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I've been keeping this blog for all of my beekeeping years and I am beginning my 17th year of beekeeping in April 2022. Now there are more than 1300 posts on this blog. Please use the search bar below to search the blog for other posts on a subject in which you are interested. You can also click on the "label" at the end of a post and all posts with that label will show up. At the very bottom of this page is a list of all the labels I've used.

Even if you find one post on the subject, I've posted a lot on basic beekeeping skills like installing bees, harvesting honey, inspecting the hive, etc. so be sure to search for more once you've found a topic of interest to you. And watch the useful videos and slide shows on the sidebar. All of them have captions. Please share posts of interest via Facebook, Pinterest, etc.

I began this blog to chronicle my beekeeping experiences. I have read lots of beekeeping books, but nothing takes the place of either hands-on experience with an experienced beekeeper or good pictures of the process. I want people to have a clearer picture of what to expect in their beekeeping so I post pictures and write about my beekeeping saga here. Along the way, I've passed a number of certification levels and am now a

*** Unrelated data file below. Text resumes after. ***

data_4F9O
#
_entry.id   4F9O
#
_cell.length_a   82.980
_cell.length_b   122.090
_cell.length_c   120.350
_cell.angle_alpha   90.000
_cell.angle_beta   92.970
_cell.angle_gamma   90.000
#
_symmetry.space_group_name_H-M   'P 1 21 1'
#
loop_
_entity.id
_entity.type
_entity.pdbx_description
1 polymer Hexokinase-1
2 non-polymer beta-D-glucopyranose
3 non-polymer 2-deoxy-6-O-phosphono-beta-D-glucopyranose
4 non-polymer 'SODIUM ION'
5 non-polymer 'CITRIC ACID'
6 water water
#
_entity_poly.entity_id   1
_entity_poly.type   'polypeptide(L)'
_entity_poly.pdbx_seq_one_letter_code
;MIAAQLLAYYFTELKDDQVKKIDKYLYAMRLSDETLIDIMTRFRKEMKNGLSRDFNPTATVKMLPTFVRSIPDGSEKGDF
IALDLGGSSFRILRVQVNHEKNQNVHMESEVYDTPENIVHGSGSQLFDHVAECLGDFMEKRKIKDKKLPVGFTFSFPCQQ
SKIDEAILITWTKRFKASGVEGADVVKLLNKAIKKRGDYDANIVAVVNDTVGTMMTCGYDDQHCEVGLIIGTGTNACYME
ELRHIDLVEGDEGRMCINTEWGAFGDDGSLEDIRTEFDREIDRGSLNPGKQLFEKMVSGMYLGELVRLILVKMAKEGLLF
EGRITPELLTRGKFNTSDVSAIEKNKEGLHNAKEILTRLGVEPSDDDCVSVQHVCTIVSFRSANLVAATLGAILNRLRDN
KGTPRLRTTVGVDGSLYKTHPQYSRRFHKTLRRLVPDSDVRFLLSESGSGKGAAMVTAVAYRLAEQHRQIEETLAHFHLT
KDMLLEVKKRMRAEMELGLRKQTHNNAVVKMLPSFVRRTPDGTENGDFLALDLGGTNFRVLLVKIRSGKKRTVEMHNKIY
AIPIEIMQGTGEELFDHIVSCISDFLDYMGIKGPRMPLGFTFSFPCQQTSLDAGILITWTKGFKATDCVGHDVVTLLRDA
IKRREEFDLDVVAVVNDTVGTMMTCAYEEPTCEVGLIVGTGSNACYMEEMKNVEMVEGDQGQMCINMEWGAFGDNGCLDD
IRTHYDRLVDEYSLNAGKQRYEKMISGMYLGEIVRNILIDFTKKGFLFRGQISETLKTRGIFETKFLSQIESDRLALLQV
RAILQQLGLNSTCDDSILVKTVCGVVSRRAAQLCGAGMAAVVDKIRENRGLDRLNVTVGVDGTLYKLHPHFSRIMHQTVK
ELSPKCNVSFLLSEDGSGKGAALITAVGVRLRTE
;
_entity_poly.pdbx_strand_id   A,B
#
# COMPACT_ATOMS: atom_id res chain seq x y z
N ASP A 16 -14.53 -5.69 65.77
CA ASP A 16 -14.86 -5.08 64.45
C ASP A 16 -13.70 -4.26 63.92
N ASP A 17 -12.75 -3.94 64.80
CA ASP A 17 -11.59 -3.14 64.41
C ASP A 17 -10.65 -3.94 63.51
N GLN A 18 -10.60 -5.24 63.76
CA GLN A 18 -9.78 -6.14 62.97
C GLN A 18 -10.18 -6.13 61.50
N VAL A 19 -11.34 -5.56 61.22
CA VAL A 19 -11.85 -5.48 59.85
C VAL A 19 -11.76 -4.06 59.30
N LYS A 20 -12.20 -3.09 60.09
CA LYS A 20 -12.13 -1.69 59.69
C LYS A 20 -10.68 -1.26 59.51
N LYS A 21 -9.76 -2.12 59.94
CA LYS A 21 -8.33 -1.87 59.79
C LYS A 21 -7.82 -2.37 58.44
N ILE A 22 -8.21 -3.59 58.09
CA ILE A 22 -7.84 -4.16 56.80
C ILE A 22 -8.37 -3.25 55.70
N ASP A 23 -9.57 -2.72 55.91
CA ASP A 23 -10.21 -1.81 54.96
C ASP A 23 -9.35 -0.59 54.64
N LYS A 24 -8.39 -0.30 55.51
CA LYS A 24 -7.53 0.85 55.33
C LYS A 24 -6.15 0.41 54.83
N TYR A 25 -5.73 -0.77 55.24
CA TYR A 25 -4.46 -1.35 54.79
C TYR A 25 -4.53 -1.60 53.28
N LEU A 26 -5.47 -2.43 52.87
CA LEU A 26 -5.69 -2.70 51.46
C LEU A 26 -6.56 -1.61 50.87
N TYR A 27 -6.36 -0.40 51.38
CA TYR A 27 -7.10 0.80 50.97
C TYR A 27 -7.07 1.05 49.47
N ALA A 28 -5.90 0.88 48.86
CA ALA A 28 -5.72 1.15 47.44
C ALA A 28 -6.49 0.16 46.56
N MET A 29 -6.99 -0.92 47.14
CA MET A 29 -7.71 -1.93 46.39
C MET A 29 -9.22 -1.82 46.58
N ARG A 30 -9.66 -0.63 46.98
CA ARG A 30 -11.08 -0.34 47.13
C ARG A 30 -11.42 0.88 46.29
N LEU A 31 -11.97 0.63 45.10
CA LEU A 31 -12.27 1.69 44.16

Master Beekeeper Enjoy with me as I learn and grow as a beekeeper.

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Monday, November 15, 2010

I miss Honey on the Table

This, as most of you know, was not my year for honey.  I miss my bees on my deck and I didn't realize how much I would miss their honey.  I am glad there are bees at the two community gardens and at Valerie's house, but May and June seem far away and honey is really missing from my table.

I have a few jars left from 2008 but I feel stingy with it and miss the generous feeling of many jars in the cupboard.

One of my new favorite poets, Mary Oliver, writes often about the bees.  Her "Honey at the Table" really speaks to me:

Honey at the Table

It fills you with the soft
essence of vanished flowers, it becomes 
a trickle sharp as a hair that you follow
from the honey pot over the table

and out the door and over the ground,
and all the while it thickens,

grows deeper and wilder, edged
with pine boughs and wet boulders,
pawprints of bobcat and bear, until

deep in the forest you
shuffle up some tree, you rip the bark

you float into and swallow the dripping combs,
bits of the tree, crushed bees - a taste
composed of everything lost, in which everything 
lost is found.

--Mary Oliver from American Primitive

She has written a number of poems including bees and I'll share more over time.

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